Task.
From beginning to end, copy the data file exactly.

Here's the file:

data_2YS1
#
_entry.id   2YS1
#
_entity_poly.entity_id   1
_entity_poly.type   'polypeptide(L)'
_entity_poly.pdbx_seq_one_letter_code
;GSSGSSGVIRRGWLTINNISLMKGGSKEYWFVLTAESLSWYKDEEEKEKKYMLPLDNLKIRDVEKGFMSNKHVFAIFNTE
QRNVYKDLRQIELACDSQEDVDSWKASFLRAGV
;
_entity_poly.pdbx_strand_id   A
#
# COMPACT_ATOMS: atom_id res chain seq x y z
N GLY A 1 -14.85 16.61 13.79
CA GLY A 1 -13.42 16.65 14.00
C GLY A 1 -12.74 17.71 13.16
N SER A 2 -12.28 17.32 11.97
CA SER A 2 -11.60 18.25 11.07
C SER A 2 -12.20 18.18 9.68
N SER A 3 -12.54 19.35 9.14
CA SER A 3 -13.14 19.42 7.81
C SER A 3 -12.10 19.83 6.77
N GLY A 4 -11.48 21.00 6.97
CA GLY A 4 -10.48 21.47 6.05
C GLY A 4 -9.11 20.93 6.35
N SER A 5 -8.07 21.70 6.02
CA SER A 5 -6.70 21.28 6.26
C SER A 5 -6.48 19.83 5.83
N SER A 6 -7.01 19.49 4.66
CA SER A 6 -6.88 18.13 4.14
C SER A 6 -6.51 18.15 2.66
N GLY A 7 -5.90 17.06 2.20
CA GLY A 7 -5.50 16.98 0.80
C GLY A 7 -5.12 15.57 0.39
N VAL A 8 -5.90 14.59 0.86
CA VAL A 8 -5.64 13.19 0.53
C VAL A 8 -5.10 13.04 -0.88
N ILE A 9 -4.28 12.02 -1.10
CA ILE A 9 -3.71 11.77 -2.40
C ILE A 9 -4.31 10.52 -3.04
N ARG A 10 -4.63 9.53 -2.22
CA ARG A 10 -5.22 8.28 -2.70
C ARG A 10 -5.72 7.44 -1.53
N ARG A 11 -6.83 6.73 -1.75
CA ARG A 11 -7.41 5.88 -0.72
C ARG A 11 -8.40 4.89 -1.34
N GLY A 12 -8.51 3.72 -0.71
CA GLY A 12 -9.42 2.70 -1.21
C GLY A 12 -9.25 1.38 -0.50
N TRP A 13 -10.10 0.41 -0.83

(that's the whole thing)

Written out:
data_2YS1
#
_entry.id   2YS1
#
_entity_poly.entity_id   1
_entity_poly.type   'polypeptide(L)'
_entity_poly.pdbx_seq_one_letter_code
;GSSGSSGVIRRGWLTINNISLMKGGSKEYWFVLTAESLSWYKDEEEKEKKYMLPLDNLKIRDVEKGFMSNKHVFAIFNTE
QRNVYKDLRQIELACDSQEDVDSWKASFLRAGV
;
_entity_poly.pdbx_strand_id   A
#
# COMPACT_ATOMS: atom_id res chain seq x y z
N GLY A 1 -14.85 16.61 13.79
CA GLY A 1 -13.42 16.65 14.00
C GLY A 1 -12.74 17.71 13.16
N SER A 2 -12.28 17.32 11.97
CA SER A 2 -11.60 18.25 11.07
C SER A 2 -12.20 18.18 9.68
N SER A 3 -12.54 19.35 9.14
CA SER A 3 -13.14 19.42 7.81
C SER A 3 -12.10 19.83 6.77
N GLY A 4 -11.48 21.00 6.97
CA GLY A 4 -10.48 21.47 6.05
C GLY A 4 -9.11 20.93 6.35
N SER A 5 -8.07 21.70 6.02
CA SER A 5 -6.70 21.28 6.26
C SER A 5 -6.48 19.83 5.83
N SER A 6 -7.01 19.49 4.66
CA SER A 6 -6.88 18.13 4.14
C SER A 6 -6.51 18.15 2.66
N GLY A 7 -5.90 17.06 2.20
CA GLY A 7 -5.50 16.98 0.80
C GLY A 7 -5.12 15.57 0.39
N VAL A 8 -5.90 14.59 0.86
CA VAL A 8 -5.64 13.19 0.53
C VAL A 8 -5.10 13.04 -0.88
N ILE A 9 -4.28 12.02 -1.10
CA ILE A 9 -3.71 11.77 -2.40
C ILE A 9 -4.31 10.52 -3.04
N ARG A 10 -4.63 9.53 -2.22
CA ARG A 10 -5.22 8.28 -2.70
C ARG A 10 -5.72 7.44 -1.53
N ARG A 11 -6.83 6.73 -1.75
CA ARG A 11 -7.41 5.88 -0.72
C ARG A 11 -8.40 4.89 -1.34
N GLY A 12 -8.51 3.72 -0.71
CA GLY A 12 -9.42 2.70 -1.21
C GLY A 12 -9.25 1.38 -0.50
N TRP A 13 -10.10 0.41 -0.83